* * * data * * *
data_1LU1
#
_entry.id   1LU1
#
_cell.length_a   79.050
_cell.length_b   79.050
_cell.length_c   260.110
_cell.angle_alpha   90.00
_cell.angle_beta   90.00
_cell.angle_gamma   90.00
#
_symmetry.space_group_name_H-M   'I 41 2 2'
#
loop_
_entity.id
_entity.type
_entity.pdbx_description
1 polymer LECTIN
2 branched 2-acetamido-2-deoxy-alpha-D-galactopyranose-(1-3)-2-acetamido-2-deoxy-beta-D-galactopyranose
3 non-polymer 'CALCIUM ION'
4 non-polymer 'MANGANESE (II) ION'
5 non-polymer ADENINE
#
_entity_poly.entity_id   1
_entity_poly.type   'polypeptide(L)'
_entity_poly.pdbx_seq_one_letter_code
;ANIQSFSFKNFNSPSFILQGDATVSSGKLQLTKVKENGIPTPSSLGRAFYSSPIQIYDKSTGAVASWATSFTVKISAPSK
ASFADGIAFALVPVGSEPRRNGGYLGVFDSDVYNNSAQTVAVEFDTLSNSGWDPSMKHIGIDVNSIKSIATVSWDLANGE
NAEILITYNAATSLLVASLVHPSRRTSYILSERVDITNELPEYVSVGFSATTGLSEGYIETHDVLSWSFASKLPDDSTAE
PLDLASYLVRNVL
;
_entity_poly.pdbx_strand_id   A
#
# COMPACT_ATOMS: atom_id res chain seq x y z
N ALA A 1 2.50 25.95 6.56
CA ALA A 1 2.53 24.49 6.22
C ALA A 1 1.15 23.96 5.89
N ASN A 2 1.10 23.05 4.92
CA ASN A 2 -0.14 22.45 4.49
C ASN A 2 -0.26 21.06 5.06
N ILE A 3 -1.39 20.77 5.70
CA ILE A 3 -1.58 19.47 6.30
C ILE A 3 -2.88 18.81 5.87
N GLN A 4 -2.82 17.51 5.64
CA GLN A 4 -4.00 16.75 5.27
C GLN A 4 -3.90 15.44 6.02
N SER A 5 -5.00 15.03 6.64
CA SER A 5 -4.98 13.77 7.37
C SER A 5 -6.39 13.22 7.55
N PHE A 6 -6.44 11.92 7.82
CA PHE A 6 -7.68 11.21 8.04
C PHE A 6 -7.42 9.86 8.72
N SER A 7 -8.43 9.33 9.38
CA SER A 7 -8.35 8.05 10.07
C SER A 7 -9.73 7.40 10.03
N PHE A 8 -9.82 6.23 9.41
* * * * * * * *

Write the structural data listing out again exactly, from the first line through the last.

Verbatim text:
data_1LU1
#
_entry.id   1LU1
#
_cell.length_a   79.050
_cell.length_b   79.050
_cell.length_c   260.110
_cell.angle_alpha   90.00
_cell.angle_beta   90.00
_cell.angle_gamma   90.00
#
_symmetry.space_group_name_H-M   'I 41 2 2'
#
loop_
_entity.id
_entity.type
_entity.pdbx_description
1 polymer LECTIN
2 branched 2-acetamido-2-deoxy-alpha-D-galactopyranose-(1-3)-2-acetamido-2-deoxy-beta-D-galactopyranose
3 non-polymer 'CALCIUM ION'
4 non-polymer 'MANGANESE (II) ION'
5 non-polymer ADENINE
#
_entity_poly.entity_id   1
_entity_poly.type   'polypeptide(L)'
_entity_poly.pdbx_seq_one_letter_code
;ANIQSFSFKNFNSPSFILQGDATVSSGKLQLTKVKENGIPTPSSLGRAFYSSPIQIYDKSTGAVASWATSFTVKISAPSK
ASFADGIAFALVPVGSEPRRNGGYLGVFDSDVYNNSAQTVAVEFDTLSNSGWDPSMKHIGIDVNSIKSIATVSWDLANGE
NAEILITYNAATSLLVASLVHPSRRTSYILSERVDITNELPEYVSVGFSATTGLSEGYIETHDVLSWSFASKLPDDSTAE
PLDLASYLVRNVL
;
_entity_poly.pdbx_strand_id   A
#
# COMPACT_ATOMS: atom_id res chain seq x y z
N ALA A 1 2.50 25.95 6.56
CA ALA A 1 2.53 24.49 6.22
C ALA A 1 1.15 23.96 5.89
N ASN A 2 1.10 23.05 4.92
CA ASN A 2 -0.14 22.45 4.49
C ASN A 2 -0.26 21.06 5.06
N ILE A 3 -1.39 20.77 5.70
CA ILE A 3 -1.58 19.47 6.30
C ILE A 3 -2.88 18.81 5.87
N GLN A 4 -2.82 17.51 5.64
CA GLN A 4 -4.00 16.75 5.27
C GLN A 4 -3.90 15.44 6.02
N SER A 5 -5.00 15.03 6.64
CA SER A 5 -4.98 13.77 7.37
C SER A 5 -6.39 13.22 7.55
N PHE A 6 -6.44 11.92 7.82
CA PHE A 6 -7.68 11.21 8.04
C PHE A 6 -7.42 9.86 8.72
N SER A 7 -8.43 9.33 9.38
CA SER A 7 -8.35 8.05 10.07
C SER A 7 -9.73 7.40 10.03
N PHE A 8 -9.82 6.23 9.41